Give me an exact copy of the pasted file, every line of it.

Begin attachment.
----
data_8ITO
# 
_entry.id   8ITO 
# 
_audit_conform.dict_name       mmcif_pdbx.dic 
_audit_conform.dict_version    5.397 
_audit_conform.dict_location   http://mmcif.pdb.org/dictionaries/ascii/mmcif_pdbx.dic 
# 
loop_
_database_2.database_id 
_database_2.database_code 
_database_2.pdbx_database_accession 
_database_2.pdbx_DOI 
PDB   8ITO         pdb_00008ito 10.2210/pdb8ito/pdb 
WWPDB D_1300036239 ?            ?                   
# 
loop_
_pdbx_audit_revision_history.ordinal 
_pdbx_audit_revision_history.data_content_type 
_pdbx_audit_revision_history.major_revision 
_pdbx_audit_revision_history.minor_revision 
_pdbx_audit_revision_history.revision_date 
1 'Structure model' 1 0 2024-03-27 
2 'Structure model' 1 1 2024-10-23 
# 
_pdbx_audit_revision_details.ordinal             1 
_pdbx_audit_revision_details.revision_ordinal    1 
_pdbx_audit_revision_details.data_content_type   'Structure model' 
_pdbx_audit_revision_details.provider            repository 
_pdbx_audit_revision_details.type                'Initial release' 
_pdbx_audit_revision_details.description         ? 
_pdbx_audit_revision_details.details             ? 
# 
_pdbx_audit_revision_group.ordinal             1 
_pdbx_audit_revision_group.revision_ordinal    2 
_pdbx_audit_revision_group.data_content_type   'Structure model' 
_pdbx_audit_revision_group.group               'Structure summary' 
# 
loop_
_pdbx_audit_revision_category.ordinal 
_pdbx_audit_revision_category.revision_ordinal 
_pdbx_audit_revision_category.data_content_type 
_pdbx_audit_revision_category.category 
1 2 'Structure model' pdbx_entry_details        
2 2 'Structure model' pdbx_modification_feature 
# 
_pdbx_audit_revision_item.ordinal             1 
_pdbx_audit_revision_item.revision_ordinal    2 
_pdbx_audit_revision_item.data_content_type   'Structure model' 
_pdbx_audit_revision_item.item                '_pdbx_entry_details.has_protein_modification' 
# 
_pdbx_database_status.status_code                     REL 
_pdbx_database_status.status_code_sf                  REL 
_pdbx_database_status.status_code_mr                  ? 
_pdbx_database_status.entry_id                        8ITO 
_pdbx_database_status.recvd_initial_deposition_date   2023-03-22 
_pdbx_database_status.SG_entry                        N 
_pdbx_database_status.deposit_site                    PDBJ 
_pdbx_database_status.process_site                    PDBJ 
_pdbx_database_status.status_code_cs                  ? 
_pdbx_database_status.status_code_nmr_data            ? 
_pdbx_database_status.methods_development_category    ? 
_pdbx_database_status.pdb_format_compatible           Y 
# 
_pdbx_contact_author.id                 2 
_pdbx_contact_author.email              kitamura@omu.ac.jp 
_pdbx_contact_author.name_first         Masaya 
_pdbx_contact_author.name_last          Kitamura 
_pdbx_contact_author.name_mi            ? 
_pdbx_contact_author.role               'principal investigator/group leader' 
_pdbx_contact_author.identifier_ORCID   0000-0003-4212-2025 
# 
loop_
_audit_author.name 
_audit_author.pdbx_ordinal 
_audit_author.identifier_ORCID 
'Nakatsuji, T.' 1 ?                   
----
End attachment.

data_8ITO
# 
_entry.id   8ITO 
# 
_audit_conform.dict_name       mmcif_pdbx.dic 
_audit_conform.dict_version    5.397 
_audit_conform.dict_location   http://mmcif.pdb.org/dictionaries/ascii/mmcif_pdbx.dic 
# 
loop_
_database_2.database_id 
_database_2.database_code 
_database_2.pdbx_database_accession 
_database_2.pdbx_DOI 
PDB   8ITO         pdb_00008ito 10.2210/pdb8ito/pdb 
WWPDB D_1300036239 ?            ?                   
# 
loop_
_pdbx_audit_revision_history.ordinal 
_pdbx_audit_revision_history.data_content_type 
_pdbx_audit_revision_history.major_revision 
_pdbx_audit_revision_history.minor_revision 
_pdbx_audit_revision_history.revision_date 
1 'Structure model' 1 0 2024-03-27 
2 'Structure model' 1 1 2024-10-23 
# 
_pdbx_audit_revision_details.ordinal             1 
_pdbx_audit_revision_details.revision_ordinal    1 
_pdbx_audit_revision_details.data_content_type   'Structure model' 
_pdbx_audit_revision_details.provider            repository 
_pdbx_audit_revision_details.type                'Initial release' 
_pdbx_audit_revision_details.description         ? 
_pdbx_audit_revision_details.details             ? 
# 
_pdbx_audit_revision_group.ordinal             1 
_pdbx_audit_revision_group.revision_ordinal    2 
_pdbx_audit_revision_group.data_content_type   'Structure model' 
_pdbx_audit_revision_group.group               'Structure summary' 
# 
loop_
_pdbx_audit_revision_category.ordinal 
_pdbx_audit_revision_category.revision_ordinal 
_pdbx_audit_revision_category.data_content_type 
_pdbx_audit_revision_category.category 
1 2 'Structure model' pdbx_entry_details        
2 2 'Structure model' pdbx_modification_feature 
# 
_pdbx_audit_revision_item.ordinal             1 
_pdbx_audit_revision_item.revision_ordinal    2 
_pdbx_audit_revision_item.data_content_type   'Structure model' 
_pdbx_audit_revision_item.item                '_pdbx_entry_details.has_protein_modification' 
# 
_pdbx_database_status.status_code                     REL 
_pdbx_database_status.status_code_sf                  REL 
_pdbx_database_status.status_code_mr                  ? 
_pdbx_database_status.entry_id                        8ITO 
_pdbx_database_status.recvd_initial_deposition_date   2023-03-22 
_pdbx_database_status.SG_entry                        N 
_pdbx_database_status.deposit_site                    PDBJ 
_pdbx_database_status.process_site                    PDBJ 
_pdbx_database_status.status_code_cs                  ? 
_pdbx_database_status.status_code_nmr_data            ? 
_pdbx_database_status.methods_development_category    ? 
_pdbx_database_status.pdb_format_compatible           Y 
# 
_pdbx_contact_author.id                 2 
_pdbx_contact_author.email              kitamura@omu.ac.jp 
_pdbx_contact_author.name_first         Masaya 
_pdbx_contact_author.name_last          Kitamura 
_pdbx_contact_author.name_mi            ? 
_pdbx_contact_author.role               'principal investigator/group leader' 
_pdbx_contact_author.identifier_ORCID   0000-0003-4212-2025 
# 
loop_
_audit_author.name 
_audit_author.pdbx_ordinal 
_audit_author.identifier_ORCID 
'Nakatsuji, T.' 1 ?                   